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Sailors fear job loss

Sailors fear job loss
Despite the threat posed by piracy, sailors are more fearful of a ban on manning ships passing the pirate-plagued Somalia coast as it would put their families? livelihoods at risk.

Sailors fear job loss more than pirates.

Despite the threat posed by piracy, sailors are more fearful of a ban on manning ships passing the pirate-plagued Somalia coast as it would put their families" livelihoods at risk. United Filipino Seafarers president Nelson Ramirez said a ban would adversely affect some 229,000 Filipino sailors now working on merchant shipping vessels around the world.

"How could we ask Filipino seamen be pulled off ships out of fear of what might happen?" Ramirez said in an article on the United Catholic Asian News website.
The Department of Foreign Affairs (DFA) had earlier recommended to President Arroyo to impose a ban on the deployment of seafarers to foreign flagships that ply pirate-infested waters in Somalia.

Somali pirates released the previous day a Greek-owned cargo ship and its crew after detaining it since Nov. 10, 2009. The vessel, MV Filitsa, seized from the Indian Ocean carried three Greeks and 19 Filipinos.
Fifty-eight Filipino seamen on board five vessels remain in the hands of pirates, Department of Labor and Employment (DOLE) records show.

'Bad information'

However, Ramirez said that the DFA's recommendation may have been based on "bad information."
He pointed out that while seamen can always back out individually with no backlash, "a ban would cost us thousands of jobs."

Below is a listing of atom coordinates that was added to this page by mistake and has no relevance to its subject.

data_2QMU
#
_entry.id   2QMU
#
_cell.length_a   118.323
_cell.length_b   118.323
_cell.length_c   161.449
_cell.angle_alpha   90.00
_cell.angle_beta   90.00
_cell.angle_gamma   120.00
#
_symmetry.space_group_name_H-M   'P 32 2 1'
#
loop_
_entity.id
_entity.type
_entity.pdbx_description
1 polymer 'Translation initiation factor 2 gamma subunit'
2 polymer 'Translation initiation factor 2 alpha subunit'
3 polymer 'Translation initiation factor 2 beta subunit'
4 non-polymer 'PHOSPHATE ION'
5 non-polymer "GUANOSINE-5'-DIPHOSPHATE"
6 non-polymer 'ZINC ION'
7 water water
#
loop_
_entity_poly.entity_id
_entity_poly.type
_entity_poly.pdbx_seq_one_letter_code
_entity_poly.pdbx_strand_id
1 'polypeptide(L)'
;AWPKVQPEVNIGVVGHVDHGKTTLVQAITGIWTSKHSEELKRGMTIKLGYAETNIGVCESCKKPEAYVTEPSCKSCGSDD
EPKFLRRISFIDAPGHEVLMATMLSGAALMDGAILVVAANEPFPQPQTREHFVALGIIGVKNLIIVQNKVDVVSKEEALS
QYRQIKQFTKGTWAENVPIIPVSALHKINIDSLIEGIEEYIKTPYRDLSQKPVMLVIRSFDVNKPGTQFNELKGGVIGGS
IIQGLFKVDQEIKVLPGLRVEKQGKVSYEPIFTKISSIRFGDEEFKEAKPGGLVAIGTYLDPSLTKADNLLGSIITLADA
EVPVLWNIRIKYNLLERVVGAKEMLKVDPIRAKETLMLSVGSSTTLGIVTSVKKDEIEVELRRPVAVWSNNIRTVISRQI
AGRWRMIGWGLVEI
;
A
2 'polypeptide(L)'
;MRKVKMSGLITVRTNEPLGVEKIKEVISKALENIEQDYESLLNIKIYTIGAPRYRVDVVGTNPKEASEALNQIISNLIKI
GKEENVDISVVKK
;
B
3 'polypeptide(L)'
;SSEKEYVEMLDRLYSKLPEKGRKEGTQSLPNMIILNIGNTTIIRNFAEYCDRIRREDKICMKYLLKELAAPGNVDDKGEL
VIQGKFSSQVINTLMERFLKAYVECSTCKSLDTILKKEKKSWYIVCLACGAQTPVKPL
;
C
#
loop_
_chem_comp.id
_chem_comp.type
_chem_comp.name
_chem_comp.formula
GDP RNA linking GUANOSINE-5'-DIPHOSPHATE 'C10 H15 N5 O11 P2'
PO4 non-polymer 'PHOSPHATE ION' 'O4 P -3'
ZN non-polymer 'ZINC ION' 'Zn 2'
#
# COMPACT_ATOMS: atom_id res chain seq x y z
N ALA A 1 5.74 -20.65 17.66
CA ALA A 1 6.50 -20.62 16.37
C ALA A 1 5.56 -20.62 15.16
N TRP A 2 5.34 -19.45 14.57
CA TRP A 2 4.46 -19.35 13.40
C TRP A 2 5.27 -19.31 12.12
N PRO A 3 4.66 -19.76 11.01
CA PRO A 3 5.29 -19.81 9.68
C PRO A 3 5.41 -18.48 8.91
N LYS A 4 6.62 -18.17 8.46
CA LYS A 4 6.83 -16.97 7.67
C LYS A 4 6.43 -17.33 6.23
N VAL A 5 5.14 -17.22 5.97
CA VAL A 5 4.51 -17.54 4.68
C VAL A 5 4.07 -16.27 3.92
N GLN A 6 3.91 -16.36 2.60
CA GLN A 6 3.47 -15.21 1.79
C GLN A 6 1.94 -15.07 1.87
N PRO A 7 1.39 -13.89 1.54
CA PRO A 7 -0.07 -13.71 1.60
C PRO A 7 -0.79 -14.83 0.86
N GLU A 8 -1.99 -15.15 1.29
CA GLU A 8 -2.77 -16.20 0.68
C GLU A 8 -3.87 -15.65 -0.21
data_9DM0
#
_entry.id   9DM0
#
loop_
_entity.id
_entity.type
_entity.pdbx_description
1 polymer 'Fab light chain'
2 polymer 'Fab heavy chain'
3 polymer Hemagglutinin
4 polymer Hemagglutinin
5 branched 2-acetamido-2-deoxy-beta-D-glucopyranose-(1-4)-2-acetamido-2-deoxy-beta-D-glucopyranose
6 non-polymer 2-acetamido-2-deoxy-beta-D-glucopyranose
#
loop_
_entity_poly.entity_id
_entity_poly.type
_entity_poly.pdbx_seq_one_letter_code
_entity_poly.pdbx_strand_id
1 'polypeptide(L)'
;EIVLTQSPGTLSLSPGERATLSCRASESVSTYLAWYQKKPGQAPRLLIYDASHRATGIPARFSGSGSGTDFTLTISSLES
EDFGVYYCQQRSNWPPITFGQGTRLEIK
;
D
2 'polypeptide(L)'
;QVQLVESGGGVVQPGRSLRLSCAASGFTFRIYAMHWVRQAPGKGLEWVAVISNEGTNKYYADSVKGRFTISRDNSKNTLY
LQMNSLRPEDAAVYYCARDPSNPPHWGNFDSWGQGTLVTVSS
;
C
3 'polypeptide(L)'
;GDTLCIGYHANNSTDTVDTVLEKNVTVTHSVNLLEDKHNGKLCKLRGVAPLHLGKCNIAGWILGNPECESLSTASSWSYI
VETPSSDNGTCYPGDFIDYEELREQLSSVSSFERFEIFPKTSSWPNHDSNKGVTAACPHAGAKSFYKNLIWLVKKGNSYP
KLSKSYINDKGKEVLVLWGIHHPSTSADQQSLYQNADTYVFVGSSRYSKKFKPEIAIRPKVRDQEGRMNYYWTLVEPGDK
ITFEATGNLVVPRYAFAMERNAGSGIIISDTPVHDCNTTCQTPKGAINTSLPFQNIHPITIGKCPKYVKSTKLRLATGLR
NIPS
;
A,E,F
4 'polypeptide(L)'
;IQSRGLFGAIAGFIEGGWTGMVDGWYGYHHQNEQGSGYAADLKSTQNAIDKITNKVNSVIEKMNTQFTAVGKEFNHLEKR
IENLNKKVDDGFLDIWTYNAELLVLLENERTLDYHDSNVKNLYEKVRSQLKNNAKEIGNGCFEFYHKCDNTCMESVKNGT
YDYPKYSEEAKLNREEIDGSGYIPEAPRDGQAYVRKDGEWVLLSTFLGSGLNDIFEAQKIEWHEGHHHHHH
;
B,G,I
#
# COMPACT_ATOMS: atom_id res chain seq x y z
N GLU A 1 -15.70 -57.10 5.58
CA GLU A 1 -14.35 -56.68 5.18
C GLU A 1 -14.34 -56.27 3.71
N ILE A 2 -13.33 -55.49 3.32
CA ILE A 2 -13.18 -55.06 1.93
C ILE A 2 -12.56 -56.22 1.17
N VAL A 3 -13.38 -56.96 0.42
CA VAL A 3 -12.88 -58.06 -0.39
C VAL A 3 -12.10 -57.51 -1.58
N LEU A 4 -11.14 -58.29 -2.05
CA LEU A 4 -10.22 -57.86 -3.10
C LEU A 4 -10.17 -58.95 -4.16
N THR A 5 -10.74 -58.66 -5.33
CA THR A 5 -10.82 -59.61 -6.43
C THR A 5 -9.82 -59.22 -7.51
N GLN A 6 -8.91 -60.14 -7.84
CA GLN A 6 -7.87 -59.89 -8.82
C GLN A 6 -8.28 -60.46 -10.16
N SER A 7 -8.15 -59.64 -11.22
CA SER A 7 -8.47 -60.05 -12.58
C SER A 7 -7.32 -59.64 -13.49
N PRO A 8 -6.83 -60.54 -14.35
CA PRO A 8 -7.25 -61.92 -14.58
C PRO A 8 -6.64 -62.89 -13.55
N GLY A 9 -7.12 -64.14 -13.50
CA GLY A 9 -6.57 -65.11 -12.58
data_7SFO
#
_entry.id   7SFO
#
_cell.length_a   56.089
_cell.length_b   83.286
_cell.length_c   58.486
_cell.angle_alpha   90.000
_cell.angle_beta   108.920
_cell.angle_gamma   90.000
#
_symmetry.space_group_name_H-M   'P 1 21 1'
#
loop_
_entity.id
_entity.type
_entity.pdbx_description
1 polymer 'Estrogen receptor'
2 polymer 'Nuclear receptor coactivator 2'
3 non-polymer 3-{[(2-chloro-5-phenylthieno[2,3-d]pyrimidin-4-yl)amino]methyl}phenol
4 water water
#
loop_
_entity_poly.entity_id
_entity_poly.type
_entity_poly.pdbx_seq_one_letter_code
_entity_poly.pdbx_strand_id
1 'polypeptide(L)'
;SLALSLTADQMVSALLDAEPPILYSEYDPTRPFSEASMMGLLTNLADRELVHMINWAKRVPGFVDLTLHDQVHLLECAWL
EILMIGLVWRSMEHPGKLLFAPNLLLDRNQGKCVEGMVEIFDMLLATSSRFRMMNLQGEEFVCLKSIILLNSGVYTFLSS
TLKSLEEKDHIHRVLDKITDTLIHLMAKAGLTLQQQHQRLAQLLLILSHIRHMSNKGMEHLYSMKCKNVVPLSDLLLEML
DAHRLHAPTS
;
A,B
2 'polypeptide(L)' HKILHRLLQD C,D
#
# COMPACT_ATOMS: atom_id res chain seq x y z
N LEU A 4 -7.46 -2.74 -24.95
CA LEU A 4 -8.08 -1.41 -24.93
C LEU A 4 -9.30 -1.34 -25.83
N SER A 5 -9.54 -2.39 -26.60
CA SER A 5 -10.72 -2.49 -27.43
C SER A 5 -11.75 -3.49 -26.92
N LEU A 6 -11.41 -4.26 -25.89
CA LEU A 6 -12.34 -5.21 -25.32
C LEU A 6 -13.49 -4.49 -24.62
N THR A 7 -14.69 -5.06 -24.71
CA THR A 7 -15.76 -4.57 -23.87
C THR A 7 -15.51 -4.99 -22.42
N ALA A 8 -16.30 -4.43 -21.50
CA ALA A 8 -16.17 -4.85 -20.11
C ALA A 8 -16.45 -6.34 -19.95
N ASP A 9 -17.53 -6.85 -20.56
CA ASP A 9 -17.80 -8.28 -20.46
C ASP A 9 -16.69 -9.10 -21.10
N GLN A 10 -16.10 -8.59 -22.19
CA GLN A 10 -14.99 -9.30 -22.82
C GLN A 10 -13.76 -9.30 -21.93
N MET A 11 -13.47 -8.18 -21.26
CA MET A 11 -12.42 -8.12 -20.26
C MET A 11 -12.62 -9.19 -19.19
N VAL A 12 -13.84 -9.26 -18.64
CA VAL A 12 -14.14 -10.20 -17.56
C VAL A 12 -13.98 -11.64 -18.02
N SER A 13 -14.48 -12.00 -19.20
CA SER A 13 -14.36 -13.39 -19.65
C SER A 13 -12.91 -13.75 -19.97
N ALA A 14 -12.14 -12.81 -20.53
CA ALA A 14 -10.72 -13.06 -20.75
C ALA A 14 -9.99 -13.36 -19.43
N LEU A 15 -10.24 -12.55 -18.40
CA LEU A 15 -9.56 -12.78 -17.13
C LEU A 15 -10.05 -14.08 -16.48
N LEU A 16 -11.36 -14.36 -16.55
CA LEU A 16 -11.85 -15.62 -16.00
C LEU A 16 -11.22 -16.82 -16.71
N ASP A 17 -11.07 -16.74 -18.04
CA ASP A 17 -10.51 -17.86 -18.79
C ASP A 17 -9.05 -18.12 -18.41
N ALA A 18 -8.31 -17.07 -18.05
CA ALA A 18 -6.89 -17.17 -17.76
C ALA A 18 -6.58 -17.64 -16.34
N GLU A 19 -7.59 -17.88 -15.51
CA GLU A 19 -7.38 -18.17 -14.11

Reynaldo Juego, legal adviser to the Philippine Church"s apostolate to seafarers, echoed Ramirez"s concern that the ban would hurt the Filipino sailor more than protect him.

"DFA tried banning Filipino worker deployment to Jordan and Iraq a few years ago, but workers just went to other places before going to the banned areas," Juego said.

Sailors" families will suffer because their breadwinner will not find any job in the Philippines that will pay them as much as their overseas work, Juego added.
"The ban will only cost sailors their jobs" and the country its competitive edge, he said.
Protection against blacklisting

He added that without a ban, a Filipino sailor has the right to refuse assignments in hazardous areas. Sailors can repatriate to the Philippines without being blacklisted by the international shipping industry if they decide to do so.

"Since they cannot be blacklisted they are protected. DOLE has this guarantee already," he said.
The Apostleship of the Sea (AOS) is the Catholic Church"s agency for the pastoral care of people who earn a livelihood from the sea, their dependents and communities.

Its former national director, Scalabrini Father Savino Bernardi, had said he was not in favor of a ban when DFA proposed one in 2008 because this would "paralyze the shipping industry."

460 Pinoy sailors abducted since 2006
DOLE records show 460 Filipinos manning 38 ships have been abducted by Somali pirates since 2006, and 402 among them have been released.
One Filipino seafarer died while in captivity due to an illness aggravated by the prolonged detention, Ermita added.

Money sent home by overseas Filipino sailors reached a record US$2.5 billion in the first nine months of 2009, DOLE reported.


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